Paediatric Eye Services

Eye Examination in a child

Your child may not complain about not seeing correctly because they are unaware there is a problem. Only you, as a parent, can make sure that any visual problem your child may have is caught early on.

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Cyclorefraction

During your child’s appointment, the doctor may order cyclorefraction and eye drops will be administered. This will not be painful but may tickle for a short while. The purpose of the drops is to dilate the pupils and to accurately measure the refractive power of the eye, which is important in evaluating your child’s visual function.

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Customised Myopia Management

The aim of myopia control is to prevent high myopia and it’s associated complications. Each child is different and has different rates of myopia progression. Treatment should be individualised based on the risk of each child.

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Myopia and Atropine

A person is able to see near objects well but has difficulty seeing objects that are far away. Occurs when an eyeball is too long, causing light rays to fall in front of the retina, and not focus accurately on it.

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Amblyopia

Amblyopia or “Lazy eye” is a condition with decreased vision in one or both eyes due to insufficient use in infancy or childhood. Visual acuity in either eye worse is 6/12 or there is more than 2-line difference in visual acuity between the 2 eyes.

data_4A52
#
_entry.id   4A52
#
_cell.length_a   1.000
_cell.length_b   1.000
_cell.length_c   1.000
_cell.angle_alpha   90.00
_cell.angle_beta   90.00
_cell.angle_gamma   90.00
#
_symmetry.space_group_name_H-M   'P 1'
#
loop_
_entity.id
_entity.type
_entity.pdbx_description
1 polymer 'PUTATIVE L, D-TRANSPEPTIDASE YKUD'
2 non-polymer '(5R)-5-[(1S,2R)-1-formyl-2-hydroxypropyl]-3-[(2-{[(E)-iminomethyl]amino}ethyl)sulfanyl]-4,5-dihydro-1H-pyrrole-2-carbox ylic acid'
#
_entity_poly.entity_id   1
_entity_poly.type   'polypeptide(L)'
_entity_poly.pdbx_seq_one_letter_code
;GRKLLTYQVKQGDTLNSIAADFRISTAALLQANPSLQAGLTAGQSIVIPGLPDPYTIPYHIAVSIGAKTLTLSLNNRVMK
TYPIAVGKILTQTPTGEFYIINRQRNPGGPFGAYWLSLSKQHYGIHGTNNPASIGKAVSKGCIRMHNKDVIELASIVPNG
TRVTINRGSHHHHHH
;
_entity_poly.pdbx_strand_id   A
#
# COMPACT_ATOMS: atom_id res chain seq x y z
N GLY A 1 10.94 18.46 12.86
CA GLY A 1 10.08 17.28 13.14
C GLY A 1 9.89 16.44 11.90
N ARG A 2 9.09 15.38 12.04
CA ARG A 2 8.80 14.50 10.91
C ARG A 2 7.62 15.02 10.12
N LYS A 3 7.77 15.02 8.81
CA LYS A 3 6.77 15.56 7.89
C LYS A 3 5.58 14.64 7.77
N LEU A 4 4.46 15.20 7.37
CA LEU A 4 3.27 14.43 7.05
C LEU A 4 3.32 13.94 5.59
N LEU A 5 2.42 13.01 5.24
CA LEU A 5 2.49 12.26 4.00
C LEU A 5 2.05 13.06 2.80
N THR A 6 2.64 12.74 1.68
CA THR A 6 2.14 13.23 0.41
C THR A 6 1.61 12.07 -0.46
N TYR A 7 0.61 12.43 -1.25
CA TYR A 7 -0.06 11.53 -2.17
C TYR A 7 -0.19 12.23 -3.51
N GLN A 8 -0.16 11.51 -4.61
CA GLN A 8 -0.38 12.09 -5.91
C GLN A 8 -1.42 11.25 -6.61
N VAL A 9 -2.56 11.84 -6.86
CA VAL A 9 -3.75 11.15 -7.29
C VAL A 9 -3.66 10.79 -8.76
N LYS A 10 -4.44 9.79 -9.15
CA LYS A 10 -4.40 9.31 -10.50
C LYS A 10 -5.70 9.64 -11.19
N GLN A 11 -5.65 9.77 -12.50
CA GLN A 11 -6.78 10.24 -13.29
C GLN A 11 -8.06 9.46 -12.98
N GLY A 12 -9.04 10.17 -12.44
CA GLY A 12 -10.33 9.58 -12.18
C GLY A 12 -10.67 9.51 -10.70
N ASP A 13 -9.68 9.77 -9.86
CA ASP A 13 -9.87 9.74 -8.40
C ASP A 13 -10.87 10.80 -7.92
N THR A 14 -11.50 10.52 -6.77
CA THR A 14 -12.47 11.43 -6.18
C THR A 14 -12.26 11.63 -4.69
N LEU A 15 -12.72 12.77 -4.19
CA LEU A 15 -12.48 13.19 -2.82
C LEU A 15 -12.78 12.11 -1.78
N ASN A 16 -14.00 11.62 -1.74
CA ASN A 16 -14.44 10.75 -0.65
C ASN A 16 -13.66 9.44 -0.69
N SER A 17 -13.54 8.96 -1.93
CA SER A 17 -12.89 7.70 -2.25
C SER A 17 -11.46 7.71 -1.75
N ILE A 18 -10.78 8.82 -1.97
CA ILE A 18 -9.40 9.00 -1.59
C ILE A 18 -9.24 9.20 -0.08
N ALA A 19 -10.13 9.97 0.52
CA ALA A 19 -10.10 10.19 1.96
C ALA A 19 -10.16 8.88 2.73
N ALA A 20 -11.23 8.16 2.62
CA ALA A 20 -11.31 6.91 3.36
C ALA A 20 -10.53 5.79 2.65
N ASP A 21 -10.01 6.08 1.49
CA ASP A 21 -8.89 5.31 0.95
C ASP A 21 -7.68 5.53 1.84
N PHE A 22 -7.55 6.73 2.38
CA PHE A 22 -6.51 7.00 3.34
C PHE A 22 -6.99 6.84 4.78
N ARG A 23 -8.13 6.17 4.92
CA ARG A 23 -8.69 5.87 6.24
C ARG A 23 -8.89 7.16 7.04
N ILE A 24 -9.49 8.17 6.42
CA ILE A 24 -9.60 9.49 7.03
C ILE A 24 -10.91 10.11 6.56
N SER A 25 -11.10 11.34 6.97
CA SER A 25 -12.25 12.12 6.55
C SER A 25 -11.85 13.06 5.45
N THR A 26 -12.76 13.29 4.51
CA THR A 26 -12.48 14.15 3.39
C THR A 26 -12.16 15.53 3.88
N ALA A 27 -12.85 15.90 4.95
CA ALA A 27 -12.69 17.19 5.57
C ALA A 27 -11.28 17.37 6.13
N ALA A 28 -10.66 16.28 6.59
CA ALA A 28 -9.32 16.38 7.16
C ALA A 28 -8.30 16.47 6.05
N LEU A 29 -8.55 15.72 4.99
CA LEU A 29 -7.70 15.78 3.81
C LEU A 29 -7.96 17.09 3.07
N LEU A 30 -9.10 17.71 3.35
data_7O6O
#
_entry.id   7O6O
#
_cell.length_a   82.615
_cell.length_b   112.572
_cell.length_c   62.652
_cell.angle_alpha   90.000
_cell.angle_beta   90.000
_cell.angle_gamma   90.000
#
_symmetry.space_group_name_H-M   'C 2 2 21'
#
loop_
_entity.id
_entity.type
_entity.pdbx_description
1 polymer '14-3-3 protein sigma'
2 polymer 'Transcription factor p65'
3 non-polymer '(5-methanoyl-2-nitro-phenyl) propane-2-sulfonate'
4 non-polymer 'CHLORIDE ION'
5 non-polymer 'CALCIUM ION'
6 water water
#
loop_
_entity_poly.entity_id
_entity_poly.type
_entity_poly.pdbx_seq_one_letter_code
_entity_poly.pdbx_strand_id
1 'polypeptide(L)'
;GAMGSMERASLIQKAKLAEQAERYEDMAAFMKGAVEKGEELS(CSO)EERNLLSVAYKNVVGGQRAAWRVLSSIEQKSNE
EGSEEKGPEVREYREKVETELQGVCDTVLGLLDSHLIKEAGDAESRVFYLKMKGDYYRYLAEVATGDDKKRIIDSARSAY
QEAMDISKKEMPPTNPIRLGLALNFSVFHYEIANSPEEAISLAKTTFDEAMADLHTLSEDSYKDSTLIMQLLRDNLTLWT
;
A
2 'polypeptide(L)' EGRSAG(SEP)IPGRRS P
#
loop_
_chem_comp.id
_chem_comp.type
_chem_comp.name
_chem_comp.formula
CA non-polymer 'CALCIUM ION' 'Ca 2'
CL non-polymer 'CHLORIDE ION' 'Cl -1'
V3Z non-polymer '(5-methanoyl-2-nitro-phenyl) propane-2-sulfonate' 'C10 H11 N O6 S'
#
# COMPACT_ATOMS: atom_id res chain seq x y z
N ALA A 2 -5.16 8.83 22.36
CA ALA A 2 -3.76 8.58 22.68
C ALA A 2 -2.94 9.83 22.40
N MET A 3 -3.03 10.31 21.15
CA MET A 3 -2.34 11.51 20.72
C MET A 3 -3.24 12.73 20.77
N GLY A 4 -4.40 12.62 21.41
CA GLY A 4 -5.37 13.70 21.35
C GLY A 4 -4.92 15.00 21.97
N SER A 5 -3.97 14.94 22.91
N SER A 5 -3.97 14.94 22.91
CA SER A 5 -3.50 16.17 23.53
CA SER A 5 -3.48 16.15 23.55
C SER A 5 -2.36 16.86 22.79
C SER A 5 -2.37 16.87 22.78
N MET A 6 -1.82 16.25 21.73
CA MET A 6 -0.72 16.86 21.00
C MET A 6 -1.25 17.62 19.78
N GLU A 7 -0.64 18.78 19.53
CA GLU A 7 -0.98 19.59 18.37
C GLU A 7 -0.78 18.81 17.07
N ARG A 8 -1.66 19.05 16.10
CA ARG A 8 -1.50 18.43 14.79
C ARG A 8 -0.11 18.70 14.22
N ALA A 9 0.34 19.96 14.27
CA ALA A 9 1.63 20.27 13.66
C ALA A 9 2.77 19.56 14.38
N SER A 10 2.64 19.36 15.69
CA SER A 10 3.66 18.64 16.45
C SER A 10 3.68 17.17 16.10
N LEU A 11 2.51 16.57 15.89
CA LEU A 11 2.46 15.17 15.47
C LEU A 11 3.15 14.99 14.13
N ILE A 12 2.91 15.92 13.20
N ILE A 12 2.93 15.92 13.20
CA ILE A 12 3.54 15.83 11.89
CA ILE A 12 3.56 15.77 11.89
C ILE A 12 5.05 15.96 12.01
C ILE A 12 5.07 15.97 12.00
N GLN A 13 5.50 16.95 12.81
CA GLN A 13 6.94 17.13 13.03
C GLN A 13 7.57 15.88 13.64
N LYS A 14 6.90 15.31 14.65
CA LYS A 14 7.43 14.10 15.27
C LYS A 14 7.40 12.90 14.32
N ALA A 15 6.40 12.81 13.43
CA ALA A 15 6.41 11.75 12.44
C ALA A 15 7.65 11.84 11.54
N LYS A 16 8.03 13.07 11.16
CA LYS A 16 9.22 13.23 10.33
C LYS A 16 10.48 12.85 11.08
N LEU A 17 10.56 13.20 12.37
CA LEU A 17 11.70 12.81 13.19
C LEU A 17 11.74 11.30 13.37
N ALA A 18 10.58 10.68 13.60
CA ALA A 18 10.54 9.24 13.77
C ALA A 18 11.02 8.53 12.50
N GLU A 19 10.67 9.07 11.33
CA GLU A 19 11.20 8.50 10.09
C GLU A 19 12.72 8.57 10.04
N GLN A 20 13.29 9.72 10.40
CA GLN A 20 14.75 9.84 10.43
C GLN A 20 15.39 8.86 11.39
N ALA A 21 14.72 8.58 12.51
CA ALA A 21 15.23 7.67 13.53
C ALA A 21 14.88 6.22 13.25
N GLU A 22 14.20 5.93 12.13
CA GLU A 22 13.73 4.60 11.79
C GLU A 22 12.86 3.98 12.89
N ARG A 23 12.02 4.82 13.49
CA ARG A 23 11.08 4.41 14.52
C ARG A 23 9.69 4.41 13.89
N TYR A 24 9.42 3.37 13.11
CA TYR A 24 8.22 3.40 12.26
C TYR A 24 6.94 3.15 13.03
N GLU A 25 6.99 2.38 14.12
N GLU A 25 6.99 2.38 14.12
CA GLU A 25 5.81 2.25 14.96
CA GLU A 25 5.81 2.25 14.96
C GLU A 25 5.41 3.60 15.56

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Strabismus

Misalignment of the eyes which may be horizontal, vertical or torsional. The problem may be present at all times (constant) or may only appear at certain times, such as when the eyes are tired (intermittent).

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Paediatric Cataracts

A cataract is a clouding of the lens of the eye. When a child has a cataract, the lens cannot focus the rays of light onto the retina normally. Instead, the lens produces blurry images, which reduce the child’s vision.

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Retinopathy of Prematurity

Growth of blood vessels in the eye is not complete until a baby is term. Retinopathy of prematurity, or ROP, is caused when abnormal blood vessels form in a premature baby’s eye(s). The vessels can lead to bleeding inside the eye and even retinal detachment.

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Tearing in a child

Nasolacrimal duct obstruction (NLDO) is the most common cause of persistent tearing in an infant/ young child, and can lead to infection and ocular discharge. Other causes range from mild, self-limiting conditions to severe sight-threatening ocular emergencies.

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